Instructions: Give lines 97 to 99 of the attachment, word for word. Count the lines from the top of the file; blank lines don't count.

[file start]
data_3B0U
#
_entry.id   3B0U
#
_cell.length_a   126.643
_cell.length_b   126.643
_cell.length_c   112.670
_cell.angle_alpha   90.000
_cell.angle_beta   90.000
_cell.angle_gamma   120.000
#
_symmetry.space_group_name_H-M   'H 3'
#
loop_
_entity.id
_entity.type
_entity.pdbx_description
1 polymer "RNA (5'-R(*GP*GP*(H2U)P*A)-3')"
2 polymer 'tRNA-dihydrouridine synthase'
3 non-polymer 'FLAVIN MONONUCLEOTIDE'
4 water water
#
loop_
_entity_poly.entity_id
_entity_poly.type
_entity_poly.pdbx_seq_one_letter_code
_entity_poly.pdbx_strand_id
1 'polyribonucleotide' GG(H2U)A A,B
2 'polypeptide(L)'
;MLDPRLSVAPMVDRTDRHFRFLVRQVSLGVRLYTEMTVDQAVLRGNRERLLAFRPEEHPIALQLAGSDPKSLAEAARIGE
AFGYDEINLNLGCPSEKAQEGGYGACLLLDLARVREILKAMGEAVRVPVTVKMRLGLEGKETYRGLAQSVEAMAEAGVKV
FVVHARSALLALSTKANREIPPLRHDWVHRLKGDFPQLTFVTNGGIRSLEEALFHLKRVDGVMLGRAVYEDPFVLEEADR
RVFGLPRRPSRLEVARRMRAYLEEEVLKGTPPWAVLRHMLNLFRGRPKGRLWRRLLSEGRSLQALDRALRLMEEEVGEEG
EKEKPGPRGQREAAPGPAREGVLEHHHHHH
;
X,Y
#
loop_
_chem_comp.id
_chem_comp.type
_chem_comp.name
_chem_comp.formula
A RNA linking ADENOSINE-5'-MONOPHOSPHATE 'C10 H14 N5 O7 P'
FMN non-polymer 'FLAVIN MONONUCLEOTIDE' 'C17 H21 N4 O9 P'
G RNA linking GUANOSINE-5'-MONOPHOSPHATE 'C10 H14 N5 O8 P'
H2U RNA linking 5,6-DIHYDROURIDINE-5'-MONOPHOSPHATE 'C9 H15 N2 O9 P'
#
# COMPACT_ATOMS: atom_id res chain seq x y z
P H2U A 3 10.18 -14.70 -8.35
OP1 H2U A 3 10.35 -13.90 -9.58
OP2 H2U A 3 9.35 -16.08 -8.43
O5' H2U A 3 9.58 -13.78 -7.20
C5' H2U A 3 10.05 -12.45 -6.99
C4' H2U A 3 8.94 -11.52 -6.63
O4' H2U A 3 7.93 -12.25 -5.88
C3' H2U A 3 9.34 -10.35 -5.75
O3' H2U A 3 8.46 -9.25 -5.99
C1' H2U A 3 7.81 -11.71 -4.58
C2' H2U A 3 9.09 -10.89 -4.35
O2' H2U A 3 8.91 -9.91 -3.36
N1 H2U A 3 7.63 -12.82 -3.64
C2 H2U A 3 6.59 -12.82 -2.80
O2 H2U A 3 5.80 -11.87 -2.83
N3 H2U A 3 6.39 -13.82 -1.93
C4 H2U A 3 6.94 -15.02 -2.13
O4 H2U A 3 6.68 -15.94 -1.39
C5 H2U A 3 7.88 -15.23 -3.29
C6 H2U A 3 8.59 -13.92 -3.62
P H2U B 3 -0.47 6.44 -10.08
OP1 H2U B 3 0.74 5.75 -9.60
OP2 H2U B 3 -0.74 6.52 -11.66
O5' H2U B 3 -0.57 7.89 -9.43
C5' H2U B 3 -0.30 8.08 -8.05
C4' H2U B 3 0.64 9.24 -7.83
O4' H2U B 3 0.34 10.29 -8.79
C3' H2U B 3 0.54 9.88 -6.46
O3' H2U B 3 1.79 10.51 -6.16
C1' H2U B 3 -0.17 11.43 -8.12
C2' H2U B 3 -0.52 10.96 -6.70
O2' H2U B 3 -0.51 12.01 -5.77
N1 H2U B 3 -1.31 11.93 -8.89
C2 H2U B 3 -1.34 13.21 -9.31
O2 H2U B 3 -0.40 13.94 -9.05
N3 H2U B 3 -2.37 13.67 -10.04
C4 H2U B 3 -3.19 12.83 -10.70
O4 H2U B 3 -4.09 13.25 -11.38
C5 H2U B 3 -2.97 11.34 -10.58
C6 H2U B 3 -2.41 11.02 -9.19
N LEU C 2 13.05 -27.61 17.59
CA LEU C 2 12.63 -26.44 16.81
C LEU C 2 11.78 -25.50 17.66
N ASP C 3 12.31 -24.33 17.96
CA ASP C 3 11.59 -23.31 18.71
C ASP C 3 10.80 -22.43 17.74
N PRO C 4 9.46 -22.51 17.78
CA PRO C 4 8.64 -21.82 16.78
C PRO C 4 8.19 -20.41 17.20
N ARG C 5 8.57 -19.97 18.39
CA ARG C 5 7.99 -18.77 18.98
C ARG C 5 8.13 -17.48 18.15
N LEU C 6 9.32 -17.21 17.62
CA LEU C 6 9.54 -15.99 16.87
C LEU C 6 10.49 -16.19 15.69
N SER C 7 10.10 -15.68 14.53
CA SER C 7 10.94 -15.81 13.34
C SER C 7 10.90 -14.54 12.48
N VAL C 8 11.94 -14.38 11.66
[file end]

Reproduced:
C PRO C 4 8.19 -20.41 17.20
N ARG C 5 8.57 -19.97 18.39
CA ARG C 5 7.99 -18.77 18.98